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Thyroid Support

Thyroid disorders are very common in women. A woman is 5-8 times more likely to be diagnosed with a thyroid disorder than a man. The reason we care about treating hypothyroidism is because if left untreated, it can contribute to hypertension, dyslipidemia, infertility, cognitive impairment, and neuromuscular dysfunction.

Hypothyroidism is a condition where the thyroid functionality is lower than normal, and exists in two forms, overt and subclinical (SCH). SCH is a common condition especially in women, with a prevalence higher than 20% in those over 75 years of age. Autoimmune thyroid diseases are the main cause of SCH, with Hashimoto thyroiditis being the most common. In fact, Hashimoto’s occurs in approximately 5% of the Caucasian population and it is associated to 10-15% of SCH cases. Furthermore, SCH is at risk of progression to the overt form.

Despite the long-term risks associated with SCH, such as cardiovascular disease, dyslipidemia, infertility etc, the management of SCH still remains highly debated.

What are risk factors for developing a thyroid condition?

  • Family history of thyroid disease

  • Are a woman 

  • Older than 60 years of age

  • Have an autoimmune disease, such as Type 1 diabetes or celiac disease

  • Have been treated with radioactive iodine or anti-thyroid medications

What are common symptoms of hypothyroidism?

  • Cold intolerance

  • Constipation

  • Depression

  • Difficulty concentrating

  • Dry skin

  • Fatigue 

  • Hair thinning/hair loss

  • Memory impairment

  • Joint stiffness 

It’s important to note that symptoms of hypothyroidism also vary with age and sex. Infants and children may present more often with lethargy and failure to thrive, whereas women may present with menstrual irregularities and infertility.

Laboratory Assessment

The most commonly run test for thyroid is serum thyroid-stimulating hormone test. In a clinical setting, if the serum TSH level is elevated, testing is repeated with a serum free thyroxine (T4) measurement. TSH levels are most optimal under 2.5 mIU/L. If you have a history of thyroid cancer, then your oncologist would like to see your TSH much lower, usually less than 0.5 mIU/L. When it comes to assessing your thyroid markers with a Naturopathic Doctor, you will notice that we like to do more testing than just TSH and FT4. For example, when it comes to miscarriage and difficulties conceiving, TSH doesn't tell us the whole story. Thyroid antibodies can be elevated without TSH getting flagged as an issue. This is why I always advocate for my patients to get a full thyroid panel completed and this includes TSH, Free T3, Free T4, Thyroid peroxidase antibodies (TPO), and Thyroglobulin antibodies.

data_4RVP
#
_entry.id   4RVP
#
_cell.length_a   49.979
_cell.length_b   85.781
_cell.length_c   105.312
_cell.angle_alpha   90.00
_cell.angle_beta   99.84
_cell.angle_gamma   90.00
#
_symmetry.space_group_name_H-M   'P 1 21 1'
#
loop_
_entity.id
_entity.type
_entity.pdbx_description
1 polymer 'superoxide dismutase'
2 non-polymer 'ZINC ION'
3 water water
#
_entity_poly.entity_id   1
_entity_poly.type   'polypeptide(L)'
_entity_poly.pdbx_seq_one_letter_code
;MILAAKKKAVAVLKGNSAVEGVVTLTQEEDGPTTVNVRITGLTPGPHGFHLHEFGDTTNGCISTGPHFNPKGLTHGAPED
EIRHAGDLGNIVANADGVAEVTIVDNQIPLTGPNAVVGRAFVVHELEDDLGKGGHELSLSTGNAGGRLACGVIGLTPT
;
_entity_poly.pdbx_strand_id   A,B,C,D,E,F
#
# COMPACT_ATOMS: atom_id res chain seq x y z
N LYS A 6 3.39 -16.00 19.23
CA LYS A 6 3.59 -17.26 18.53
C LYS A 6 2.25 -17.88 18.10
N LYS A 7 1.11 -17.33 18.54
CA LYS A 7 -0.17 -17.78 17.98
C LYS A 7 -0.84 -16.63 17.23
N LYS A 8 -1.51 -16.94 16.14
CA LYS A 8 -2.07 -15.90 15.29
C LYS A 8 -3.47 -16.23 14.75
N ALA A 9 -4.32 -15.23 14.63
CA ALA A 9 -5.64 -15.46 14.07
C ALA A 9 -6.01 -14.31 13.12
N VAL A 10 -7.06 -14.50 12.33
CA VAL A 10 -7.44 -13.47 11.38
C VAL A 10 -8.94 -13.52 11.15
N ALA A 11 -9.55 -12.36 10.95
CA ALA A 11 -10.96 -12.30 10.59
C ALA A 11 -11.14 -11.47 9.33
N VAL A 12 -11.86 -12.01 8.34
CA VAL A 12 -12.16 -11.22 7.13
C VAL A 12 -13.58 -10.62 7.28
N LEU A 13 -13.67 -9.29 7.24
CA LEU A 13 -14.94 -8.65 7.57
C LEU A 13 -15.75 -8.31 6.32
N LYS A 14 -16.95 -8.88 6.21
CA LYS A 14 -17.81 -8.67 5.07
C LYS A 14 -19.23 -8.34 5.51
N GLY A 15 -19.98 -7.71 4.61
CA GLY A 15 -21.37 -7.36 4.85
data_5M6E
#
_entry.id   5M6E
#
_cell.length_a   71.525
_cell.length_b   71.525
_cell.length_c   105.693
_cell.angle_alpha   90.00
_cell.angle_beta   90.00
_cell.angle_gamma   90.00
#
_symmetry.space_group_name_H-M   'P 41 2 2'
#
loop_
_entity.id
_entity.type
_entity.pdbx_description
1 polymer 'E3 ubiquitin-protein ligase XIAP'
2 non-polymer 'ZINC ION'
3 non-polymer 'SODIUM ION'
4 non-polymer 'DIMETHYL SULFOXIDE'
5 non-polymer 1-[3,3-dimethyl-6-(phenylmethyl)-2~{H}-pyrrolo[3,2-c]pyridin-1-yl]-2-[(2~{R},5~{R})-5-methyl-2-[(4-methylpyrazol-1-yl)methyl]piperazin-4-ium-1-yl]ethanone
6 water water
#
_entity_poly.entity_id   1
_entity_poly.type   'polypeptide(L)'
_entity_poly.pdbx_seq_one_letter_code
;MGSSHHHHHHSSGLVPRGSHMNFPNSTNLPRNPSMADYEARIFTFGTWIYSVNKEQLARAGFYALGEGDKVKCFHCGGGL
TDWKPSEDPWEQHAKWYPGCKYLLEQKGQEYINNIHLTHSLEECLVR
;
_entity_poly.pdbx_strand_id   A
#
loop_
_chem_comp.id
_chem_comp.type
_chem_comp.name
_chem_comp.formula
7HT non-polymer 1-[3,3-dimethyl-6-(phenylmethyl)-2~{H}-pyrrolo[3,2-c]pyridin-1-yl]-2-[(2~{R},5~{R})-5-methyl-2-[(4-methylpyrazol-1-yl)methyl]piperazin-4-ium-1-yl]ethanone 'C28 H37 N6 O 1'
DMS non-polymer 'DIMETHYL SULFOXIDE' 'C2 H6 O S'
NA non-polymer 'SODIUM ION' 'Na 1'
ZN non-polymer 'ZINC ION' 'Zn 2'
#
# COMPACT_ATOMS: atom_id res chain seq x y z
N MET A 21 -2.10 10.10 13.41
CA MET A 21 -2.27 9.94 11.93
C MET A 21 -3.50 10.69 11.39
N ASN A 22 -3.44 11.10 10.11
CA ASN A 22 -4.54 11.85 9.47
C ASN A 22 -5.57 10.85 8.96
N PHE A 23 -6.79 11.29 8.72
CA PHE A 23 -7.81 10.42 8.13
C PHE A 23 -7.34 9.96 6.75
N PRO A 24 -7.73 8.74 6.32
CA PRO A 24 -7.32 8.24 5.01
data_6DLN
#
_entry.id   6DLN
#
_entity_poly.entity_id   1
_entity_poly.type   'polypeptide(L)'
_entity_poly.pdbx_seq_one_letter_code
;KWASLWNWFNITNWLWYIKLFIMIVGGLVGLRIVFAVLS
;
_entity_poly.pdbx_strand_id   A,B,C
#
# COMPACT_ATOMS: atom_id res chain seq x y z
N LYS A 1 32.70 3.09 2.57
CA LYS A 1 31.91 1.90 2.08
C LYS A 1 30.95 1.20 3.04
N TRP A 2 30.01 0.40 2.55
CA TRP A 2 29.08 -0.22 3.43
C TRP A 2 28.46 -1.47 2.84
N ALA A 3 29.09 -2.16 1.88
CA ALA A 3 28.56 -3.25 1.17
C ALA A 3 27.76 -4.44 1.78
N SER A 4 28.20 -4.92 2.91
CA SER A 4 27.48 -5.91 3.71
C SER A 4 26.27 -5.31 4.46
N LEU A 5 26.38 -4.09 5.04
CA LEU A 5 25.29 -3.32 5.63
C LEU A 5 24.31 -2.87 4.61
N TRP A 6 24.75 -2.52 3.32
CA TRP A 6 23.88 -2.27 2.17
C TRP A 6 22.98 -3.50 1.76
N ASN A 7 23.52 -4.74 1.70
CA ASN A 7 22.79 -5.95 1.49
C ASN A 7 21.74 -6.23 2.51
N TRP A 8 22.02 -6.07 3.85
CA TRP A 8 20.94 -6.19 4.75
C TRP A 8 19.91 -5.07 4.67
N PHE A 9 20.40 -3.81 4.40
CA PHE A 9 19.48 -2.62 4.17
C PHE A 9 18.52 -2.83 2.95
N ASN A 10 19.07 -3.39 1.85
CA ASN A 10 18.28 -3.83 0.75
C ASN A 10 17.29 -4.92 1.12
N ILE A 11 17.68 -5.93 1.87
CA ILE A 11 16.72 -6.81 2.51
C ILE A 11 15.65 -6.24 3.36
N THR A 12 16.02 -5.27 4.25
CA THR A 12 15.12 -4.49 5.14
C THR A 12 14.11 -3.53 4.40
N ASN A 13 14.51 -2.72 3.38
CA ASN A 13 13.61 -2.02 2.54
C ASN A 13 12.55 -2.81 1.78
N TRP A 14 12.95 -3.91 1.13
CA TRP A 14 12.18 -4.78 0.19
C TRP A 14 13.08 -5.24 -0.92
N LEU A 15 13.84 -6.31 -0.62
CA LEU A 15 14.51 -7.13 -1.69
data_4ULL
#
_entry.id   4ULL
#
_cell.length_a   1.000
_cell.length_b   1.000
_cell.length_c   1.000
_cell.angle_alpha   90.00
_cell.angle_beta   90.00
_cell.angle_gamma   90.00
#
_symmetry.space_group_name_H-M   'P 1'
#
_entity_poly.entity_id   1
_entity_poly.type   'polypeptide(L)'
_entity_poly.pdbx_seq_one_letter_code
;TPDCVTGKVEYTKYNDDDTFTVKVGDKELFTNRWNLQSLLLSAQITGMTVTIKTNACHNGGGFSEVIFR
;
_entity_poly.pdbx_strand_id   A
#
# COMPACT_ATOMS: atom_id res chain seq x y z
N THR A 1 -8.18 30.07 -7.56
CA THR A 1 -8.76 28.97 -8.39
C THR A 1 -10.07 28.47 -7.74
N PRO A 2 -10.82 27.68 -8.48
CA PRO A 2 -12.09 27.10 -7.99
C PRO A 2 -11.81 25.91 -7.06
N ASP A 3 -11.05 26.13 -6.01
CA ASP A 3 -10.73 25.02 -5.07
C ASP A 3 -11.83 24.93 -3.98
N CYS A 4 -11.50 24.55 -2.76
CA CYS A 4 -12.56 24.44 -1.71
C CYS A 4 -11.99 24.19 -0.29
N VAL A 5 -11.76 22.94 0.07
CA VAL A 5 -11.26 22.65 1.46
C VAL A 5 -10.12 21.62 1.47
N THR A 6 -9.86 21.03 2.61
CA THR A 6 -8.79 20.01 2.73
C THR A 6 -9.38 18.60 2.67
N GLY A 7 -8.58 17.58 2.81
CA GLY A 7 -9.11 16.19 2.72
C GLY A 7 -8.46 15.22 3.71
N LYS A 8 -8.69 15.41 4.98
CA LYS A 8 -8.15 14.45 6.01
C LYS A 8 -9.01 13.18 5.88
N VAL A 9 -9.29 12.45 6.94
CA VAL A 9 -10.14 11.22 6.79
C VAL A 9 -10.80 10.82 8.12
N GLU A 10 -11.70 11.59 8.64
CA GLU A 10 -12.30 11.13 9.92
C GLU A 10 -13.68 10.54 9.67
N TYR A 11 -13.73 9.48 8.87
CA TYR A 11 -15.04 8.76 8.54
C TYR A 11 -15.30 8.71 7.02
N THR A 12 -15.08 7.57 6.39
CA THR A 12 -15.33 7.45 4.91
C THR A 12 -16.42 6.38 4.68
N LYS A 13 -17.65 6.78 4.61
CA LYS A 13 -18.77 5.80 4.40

Contact us today if you are interested in having a thyroid assessment completed.

What are some evidence-based solutions that you can start to explore with your healthcare provider?



Myo-Inositol has a relevant role in thyroid function and autoimmune diseases. It is a B vitamin. Many clinical studies have shown that after treatment with Myo-Inositol plus Selenium (MYO+Se), TSH levels significantly decreased in patients with subclinical hypothyroidism with or without autoimmune thyroiditis. Talk to your practitioner about the appropriate dose for you. 


Vitamin D


Vitamin D levels are found to be lower in patients with thyroid conditions like Hashimoto’s thyroiditis and Graves’ disease. Lower levels are also seen in those with thyroid nodules. Some studies have found Vitamin D to be an independent risk factor for developing thyroid nodules. Vitamin D is also a blood test that I advocate my patients get tested. In Ontario, it is a $35 test, however it is the best 35 you will spend when it comes to your health. We cannot tell by looking at you if you Vitamin D deficient. 




Selenium is a necessary micronutrient for thyroid hormone synthesis and function. Selenium has been shown to protect against oxidative stress in thyrocytes (cells of the thyroid gland.) Some studies have reported lower levels of selenium in patients with thyroid nodules. Talk to your practitioner about the appropriate dose for you. 


A note on iodine: This is a supplement that I often see is self-prescribed when patients come to my office. I want to highlight that it is actually very rare to be iodine deficient in North America especially since foods have become fortified (like salt.) Excess iodine is what can actually lead to an increase in thyroid nodules.  


Book an appointment today to discuss ways to support your thyroid naturally. 

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